Coast students are smoking cigarettes, drinking alcohol and using marijuana more than the provincial average and their mental health is a concern, according to the recent McCreary Centre Society report.
The report breaks down the provincial results of the society’s 2013 BC Adolescent Health Survey, which was taken by nearly 30,000 youth in grades 7 to 12. The Coast’s results are lumped in with the rest of the North Shore/Coast Garibaldi area which includes North Vancouver, West Vancouver, Powell River, Sea to Sky and the Central Coast.
In comparison to the rest of B.C., students in the North Shore/Coast Garibaldi area reported better nutrition and being more physically active; however, 52 per cent of local youth said they had tried alcohol, as compared to the provincial rate of 45 per cent.
Local kids are smoking cigarettes and using marijuana more than the provincial average, as well, with 25 per cent of youth saying they’ve tried smoking (compared to 21 per cent provincially) and 33 per cent saying they’ve tried marijuana (compared to 26 per cent provincially).
In the last McCreary survey completed in 2008, teens in this region reported the same levels of tobacco and marijuana use; however, more students said they had tried alcohol in 2008 — 60 per cent — compared to 52 per cent in 2013.
Even though the percentages were much lower, mental health was flagged as an area of concern for the North Shore/Coast Garibaldi region in 2013, particularly among girls.
A total of 22 per cent of females and 13 per cent of males rated their mental health as poor or fair (instead of good or excellent), and 20 per cent of females and eight per cent of males said they had cut or hurt themselves on purpose within the past year.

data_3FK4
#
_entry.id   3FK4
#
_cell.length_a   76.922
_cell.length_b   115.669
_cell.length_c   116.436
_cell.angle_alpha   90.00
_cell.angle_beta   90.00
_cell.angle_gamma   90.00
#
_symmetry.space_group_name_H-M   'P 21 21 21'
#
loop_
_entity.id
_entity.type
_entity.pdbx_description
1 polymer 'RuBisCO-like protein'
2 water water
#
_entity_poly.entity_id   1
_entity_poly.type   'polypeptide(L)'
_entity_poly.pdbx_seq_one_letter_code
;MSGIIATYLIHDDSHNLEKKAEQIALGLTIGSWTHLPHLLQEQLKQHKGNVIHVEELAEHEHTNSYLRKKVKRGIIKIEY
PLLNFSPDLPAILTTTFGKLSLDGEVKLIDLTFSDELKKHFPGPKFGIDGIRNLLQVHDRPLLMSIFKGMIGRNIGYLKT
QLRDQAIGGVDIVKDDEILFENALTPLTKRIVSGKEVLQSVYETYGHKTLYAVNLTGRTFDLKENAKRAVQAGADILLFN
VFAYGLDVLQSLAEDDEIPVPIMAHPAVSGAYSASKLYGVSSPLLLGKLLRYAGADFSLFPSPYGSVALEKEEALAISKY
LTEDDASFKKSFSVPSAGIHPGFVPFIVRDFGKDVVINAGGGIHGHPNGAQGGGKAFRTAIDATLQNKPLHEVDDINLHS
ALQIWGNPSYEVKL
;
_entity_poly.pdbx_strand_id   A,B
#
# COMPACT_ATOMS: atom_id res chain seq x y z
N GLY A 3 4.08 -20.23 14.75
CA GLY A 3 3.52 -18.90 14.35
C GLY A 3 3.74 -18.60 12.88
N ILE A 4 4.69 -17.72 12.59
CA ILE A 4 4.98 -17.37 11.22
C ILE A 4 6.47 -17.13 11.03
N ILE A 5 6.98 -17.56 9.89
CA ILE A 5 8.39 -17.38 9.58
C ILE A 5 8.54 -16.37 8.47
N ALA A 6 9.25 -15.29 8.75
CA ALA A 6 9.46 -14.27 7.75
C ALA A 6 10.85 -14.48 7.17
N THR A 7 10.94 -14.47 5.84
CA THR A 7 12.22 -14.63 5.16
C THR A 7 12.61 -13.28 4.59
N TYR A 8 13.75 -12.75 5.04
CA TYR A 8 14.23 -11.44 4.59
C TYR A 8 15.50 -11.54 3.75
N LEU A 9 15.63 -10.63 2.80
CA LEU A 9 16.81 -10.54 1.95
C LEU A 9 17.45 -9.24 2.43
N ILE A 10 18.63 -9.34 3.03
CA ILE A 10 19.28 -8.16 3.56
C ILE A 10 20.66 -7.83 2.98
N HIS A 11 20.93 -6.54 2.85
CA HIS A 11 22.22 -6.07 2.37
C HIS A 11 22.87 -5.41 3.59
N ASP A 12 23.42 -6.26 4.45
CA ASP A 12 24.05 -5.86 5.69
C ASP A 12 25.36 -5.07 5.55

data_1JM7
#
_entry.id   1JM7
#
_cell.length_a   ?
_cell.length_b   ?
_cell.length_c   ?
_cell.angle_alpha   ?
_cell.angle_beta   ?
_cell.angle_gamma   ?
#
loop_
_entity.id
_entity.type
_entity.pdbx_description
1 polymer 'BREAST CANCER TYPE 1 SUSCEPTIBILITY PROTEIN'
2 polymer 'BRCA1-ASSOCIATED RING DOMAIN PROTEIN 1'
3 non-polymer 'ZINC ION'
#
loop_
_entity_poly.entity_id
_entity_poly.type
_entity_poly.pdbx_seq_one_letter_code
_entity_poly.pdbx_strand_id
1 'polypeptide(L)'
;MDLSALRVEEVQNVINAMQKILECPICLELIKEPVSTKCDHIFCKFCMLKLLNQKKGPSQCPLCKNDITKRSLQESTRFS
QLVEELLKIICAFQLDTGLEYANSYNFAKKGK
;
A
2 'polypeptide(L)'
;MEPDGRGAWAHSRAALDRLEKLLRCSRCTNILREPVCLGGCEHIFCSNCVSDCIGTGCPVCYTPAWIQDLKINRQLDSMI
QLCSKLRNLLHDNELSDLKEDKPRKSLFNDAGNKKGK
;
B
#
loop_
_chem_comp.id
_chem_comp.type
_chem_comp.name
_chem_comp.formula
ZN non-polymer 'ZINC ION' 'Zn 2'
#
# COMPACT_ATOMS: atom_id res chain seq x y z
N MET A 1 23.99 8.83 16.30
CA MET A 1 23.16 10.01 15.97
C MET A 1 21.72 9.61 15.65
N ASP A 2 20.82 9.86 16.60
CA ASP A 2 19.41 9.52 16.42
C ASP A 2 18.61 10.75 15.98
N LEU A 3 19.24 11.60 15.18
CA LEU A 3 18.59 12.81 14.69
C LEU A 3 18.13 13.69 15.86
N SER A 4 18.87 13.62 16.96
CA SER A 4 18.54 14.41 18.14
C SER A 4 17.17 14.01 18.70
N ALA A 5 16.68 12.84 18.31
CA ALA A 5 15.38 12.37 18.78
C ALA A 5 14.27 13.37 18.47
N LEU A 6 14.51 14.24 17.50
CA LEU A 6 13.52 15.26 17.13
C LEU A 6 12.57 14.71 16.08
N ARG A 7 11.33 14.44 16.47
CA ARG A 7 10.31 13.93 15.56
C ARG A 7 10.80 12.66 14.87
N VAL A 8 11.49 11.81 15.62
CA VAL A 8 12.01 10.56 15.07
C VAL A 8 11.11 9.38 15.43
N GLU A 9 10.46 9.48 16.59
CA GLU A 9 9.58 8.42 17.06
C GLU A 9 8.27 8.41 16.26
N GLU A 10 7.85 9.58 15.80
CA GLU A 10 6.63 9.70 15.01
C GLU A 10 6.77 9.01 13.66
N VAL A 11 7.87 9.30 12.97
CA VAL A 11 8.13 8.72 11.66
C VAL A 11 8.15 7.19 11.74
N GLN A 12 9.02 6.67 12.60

Females were also twice as likely as males to have thought seriously about suicide in the past year (14 per cent compared to seven per cent).
One statistic in the report suggested students with family members or close friends who had attempted suicide were more likely to try the act. A total of 21 per cent of students in the North Shore/Coast Garibaldi region said they had a friend who had attempted suicide and four per cent noted they had family members who had tried to kill themselves.
When contacted by Coast Reporter this week, School District No. 46 (SD46) superintendent of schools Patrick Bocking said helping students struggling with mental health issues and thoughts of suicide was a priority for the school district.
“Our district and school counsellors are trained to identify students at risk. If there are any signs of potential self-harm, we work with our community partners immediately to ensure that our students have the support they need,” Bocking said.
“Recently, we arranged for our district principal of student support, Vanessa White, to become a trained facilitator of Mental Health First Aid for Adults who Interact with Youth. Many of our staff will be trained with this model. We will also offer the program to community partners who interact with our students in their work. The intent is to surround any vulnerable youth with care and support for their well being.”
In addition, the school district is planning a training session for staff on suicide intervention in late February and a community forum in April titled “The Heart of the Matter” that will give tips and tools on how to help create healthy, caring community schools.
SD46 is also educating students on the dangers of smoking, drinking and drug use through health and career curriculum and special guest speakers who will come into schools periodically.
Bocking said SD46 will use the information in the McCreary report (along with information from teachers and local surveys) in the future to help make decisions about where to focus time and money to best benefit students.
“All schools develop a social responsibility goal that is based on the needs of the students in each school, and very often a part of the information that informs the social responsibility goal is from this report,” Bocking noted.
To view the North Shore/Coast Garibaldi report in its entirety, which looks at many more issues related to student health, go to www.mcs.bc.ca.